A T-Mobile/Sprint merger? Don't count on it.

Though Sprint CEO Dan Hesse may think a merger with T-Mobile is likely, technology and corporate image issues should keep it from happening anytime soon.

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Sprint's CEO, Dan Hesse, got the rumor mill churning yesterday when he spoke to the Financial Times about another possible merger between his company and T-Mobile. According to the newspaper, Hesse said that there is a "logic" to such an arrangement if the two companies were to adopt LTE as a 4G technology. Hesse did not elaborate any further, but even one well-placed word is enough to get the wireless industry talking.

It's not the idea of a wireless merger that I find unlikely. After all, cell phones carriers in the United States have been getting hitched for several years. Since I've been at CNET, Cingular gobbled up the original AT&T Wireless, Sprint joined with Nextel, and Verizon Wireless acquired Alltel. Given so many marriages, another union is quite possible; however, I consider these two carriers to be more suited for the Odd Couple than Love Story.

Technology
Even if it's not the traditional CDMA/GSM divide, technology remains a hurdle. At the moment, Sprint is running first and hard among U.S. carriers in the 4G race. It has the first 4G phone in the United States and it's spending a lot of cash to expand this country's first 4G network. That's great for Sprint, but it's the only U.S. carrier to use WiMax as its 4G technology. Conversely, AT&T, Verizon Wireless , and most carriers aboard have opted to use the competing LTE standard and T-Mobile is expected to choose it as well.

Though the differences between WiMax and LTE aren't as vast of a divide as CDMA and GSM are, the two technologies aren't completely interoperable. If history is any guide, Sprint doesn't have the best record in merging dissimilar networks. Just consider Nextel's iDEN. Even five years after this unlikeliest of mergers, Sprint still appears as if it doesn't quite know what to with iDEN. The carrier has tried a few ideas like the now discontinued QChat service , but those efforts haven't been successful. Also, despite Sprint's original promises to end iDEN service for voice calls by this year, that network is still going strong.

Alternatively, Sprint could adopt the more popular LTE . Hesse has already proposed such a move and he mentioned it again in his conversation with the Financial Times. "We have the spectrum resources where we could add LTE if we choose to do that, on top of the WiMax network," he added. "The beauty of having a lot of spectrum is we have a lot of flexibility." That's plausible, but I have to agree with my colleague Maggie Reardon at CNET News that if it happens at all, it won't be for a few years. As Maggie says, Sprint is heavily invested in WiMax so it seems unlikely that it would make a sudden jump to LTE anytime soon. Also, T-Mobile is still concentrating on expanding its HSPA+ network , which is an upgraded 3G technology. HSPA+ can theoretically compete with WiMax's download speeds, but T-Mobile hasn't outlined its 4G plans.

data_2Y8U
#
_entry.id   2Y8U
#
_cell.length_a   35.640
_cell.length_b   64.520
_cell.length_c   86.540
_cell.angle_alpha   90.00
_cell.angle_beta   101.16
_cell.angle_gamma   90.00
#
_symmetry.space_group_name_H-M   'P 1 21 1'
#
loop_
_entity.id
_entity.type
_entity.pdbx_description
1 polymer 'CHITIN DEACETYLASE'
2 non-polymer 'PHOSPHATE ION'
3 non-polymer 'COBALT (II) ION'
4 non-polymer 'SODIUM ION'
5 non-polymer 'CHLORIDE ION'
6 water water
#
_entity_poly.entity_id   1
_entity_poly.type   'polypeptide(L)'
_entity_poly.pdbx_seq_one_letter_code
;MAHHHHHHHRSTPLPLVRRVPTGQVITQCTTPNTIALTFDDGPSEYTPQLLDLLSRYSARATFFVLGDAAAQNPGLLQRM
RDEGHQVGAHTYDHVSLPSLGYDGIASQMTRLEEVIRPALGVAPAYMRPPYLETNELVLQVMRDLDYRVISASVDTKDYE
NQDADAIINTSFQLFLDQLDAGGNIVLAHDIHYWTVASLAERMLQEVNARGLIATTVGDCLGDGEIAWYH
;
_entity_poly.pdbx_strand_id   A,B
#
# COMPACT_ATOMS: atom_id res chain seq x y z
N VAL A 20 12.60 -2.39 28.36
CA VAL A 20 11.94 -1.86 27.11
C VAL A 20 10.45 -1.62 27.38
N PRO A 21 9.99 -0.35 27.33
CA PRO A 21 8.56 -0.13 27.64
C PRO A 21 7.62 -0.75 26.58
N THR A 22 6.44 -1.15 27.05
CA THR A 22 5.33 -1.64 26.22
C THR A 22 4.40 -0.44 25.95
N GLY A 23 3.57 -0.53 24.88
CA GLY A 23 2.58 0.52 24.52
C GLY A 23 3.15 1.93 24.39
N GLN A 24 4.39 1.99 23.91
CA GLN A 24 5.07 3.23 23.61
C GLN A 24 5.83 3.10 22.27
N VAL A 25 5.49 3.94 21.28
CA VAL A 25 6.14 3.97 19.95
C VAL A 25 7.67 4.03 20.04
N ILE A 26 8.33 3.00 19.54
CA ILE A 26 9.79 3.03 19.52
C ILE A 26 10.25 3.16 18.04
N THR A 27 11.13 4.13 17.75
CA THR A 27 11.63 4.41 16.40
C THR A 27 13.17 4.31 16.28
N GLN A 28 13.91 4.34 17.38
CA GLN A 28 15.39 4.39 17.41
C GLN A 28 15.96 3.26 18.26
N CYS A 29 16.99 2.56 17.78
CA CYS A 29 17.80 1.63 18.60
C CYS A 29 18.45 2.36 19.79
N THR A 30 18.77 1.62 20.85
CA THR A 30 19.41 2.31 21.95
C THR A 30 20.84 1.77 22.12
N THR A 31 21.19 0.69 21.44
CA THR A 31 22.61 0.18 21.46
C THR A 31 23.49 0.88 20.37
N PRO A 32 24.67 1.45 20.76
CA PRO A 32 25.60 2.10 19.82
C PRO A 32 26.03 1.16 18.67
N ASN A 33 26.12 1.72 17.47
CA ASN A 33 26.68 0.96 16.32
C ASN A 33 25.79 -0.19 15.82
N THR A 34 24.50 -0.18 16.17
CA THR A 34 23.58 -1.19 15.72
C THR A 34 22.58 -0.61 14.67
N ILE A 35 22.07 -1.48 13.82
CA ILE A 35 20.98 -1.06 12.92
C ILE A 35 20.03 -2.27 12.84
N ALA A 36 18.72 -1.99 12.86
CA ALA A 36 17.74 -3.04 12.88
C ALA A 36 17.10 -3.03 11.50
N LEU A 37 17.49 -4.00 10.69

Corporate image
I'm also skeptical that the companies could merge their respective brands even if Sprint had a stronger brand to leverage . Granted, its focus on 4G, price , customer service, and Android phones is changing that reality , but I still can't capture in a sentence what Sprint is and what it stands for . Also remember that absorbing Nextel's strong network brand didn't go so smoothly for Sprint immediately after the 2005 merger.

T-Mobile, on the other hand, seems to know what it's about. It may the smallest of the four carriers, and it may have been last to the 3G party, but it was early on Android, its plans are affordable and it continually wins awards for customer service. A company's brand is a valuable asset in any merger and I suspect that T-Mobile isn't interested in surrendering its image anytime soon.

Maggie called it correctly when she said T-Mobile may very well partner with Clearwire , but we both think that any kind of merger is not in the cards for the next few years. We could be wrong, so let us know if you disagree.

 

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